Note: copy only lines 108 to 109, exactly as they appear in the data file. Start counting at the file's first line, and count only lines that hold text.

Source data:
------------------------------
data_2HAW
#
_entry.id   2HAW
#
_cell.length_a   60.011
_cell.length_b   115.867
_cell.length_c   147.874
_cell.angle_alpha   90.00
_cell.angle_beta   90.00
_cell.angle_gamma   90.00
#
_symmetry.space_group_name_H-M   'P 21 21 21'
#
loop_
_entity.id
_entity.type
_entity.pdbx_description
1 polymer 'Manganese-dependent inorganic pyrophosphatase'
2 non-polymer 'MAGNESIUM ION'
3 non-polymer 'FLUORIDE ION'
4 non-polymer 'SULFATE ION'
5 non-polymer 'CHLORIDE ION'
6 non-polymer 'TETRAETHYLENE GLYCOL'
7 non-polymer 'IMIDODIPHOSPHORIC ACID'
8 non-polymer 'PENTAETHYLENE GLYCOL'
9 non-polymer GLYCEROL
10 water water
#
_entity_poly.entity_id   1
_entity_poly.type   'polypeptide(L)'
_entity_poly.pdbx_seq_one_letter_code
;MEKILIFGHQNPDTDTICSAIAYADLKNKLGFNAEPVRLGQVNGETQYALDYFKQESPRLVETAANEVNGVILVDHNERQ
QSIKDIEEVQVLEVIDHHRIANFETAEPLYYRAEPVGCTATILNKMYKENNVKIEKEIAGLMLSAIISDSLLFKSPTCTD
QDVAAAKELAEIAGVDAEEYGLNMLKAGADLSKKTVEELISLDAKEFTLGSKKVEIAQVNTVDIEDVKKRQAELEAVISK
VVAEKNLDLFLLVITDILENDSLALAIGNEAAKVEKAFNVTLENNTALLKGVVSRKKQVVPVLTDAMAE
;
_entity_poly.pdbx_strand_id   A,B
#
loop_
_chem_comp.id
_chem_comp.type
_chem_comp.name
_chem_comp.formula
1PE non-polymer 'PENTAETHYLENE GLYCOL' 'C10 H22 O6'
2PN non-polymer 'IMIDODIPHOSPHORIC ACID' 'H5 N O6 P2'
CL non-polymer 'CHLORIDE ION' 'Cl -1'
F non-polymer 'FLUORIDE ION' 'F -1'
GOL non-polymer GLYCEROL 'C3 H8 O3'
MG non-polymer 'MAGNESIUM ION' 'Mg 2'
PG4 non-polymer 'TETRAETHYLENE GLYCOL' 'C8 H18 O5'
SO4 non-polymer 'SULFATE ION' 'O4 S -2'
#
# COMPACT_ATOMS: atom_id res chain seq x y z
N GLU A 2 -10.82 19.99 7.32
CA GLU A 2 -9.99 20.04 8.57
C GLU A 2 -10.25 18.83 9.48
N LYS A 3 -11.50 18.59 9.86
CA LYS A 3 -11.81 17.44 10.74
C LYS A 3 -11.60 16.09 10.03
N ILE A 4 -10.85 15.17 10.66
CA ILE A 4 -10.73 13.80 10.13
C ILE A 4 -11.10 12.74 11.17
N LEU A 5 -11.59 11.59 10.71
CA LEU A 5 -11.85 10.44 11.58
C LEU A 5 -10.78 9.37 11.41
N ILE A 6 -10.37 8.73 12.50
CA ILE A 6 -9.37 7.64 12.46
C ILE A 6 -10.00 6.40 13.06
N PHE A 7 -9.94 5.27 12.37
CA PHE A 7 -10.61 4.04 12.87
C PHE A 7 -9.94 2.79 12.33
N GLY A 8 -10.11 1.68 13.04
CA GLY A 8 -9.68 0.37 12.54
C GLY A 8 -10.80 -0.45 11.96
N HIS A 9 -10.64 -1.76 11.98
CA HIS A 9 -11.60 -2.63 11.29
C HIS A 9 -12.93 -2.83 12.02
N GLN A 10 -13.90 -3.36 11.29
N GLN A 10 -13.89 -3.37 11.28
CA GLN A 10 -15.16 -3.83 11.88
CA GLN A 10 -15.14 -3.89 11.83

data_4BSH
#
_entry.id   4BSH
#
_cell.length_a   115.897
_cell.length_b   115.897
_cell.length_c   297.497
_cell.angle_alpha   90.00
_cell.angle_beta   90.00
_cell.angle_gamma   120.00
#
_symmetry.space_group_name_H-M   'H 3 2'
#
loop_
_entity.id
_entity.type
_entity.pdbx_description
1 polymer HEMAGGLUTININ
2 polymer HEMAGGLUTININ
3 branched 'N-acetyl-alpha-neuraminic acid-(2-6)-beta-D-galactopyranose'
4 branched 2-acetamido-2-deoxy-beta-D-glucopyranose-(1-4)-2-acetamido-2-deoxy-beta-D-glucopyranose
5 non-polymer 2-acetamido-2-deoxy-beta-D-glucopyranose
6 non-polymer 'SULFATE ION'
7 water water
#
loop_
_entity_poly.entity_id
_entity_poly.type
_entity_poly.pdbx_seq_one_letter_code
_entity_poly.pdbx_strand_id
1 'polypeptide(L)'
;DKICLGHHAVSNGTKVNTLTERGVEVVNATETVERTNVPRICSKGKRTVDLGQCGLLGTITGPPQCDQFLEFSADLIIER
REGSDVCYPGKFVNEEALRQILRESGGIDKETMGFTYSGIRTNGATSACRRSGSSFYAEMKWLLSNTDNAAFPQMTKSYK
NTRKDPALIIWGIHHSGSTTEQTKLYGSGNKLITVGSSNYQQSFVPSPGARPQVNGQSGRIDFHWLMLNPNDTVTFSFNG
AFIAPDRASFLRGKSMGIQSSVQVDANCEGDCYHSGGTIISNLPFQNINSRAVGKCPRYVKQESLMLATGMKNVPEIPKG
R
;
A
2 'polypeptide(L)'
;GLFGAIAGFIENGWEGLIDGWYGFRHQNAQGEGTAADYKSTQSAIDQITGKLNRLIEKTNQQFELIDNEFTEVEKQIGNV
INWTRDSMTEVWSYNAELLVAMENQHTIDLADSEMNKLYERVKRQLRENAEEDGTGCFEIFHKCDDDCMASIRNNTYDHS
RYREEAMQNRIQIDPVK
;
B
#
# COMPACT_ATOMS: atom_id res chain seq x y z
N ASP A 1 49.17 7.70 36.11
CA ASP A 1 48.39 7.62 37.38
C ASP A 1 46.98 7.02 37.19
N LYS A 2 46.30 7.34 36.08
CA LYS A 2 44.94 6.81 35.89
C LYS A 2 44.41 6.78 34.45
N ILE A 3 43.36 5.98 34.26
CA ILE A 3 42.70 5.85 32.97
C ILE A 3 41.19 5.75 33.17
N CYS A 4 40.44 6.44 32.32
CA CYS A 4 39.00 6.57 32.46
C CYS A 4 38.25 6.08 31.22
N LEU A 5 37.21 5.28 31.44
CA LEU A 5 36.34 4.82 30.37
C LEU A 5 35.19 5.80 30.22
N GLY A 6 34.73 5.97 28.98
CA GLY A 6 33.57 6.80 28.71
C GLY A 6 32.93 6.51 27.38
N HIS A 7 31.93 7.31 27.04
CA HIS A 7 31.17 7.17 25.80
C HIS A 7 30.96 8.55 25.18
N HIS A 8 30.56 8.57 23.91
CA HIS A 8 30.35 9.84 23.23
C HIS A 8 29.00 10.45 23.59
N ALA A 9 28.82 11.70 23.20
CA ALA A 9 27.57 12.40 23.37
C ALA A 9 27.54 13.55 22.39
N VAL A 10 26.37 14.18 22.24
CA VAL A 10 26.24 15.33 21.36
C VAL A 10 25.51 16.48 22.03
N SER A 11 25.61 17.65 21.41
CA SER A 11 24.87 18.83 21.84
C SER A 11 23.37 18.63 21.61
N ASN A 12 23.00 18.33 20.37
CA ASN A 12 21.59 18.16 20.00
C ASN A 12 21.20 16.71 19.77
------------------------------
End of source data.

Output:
_entity_poly.entity_id
_entity_poly.type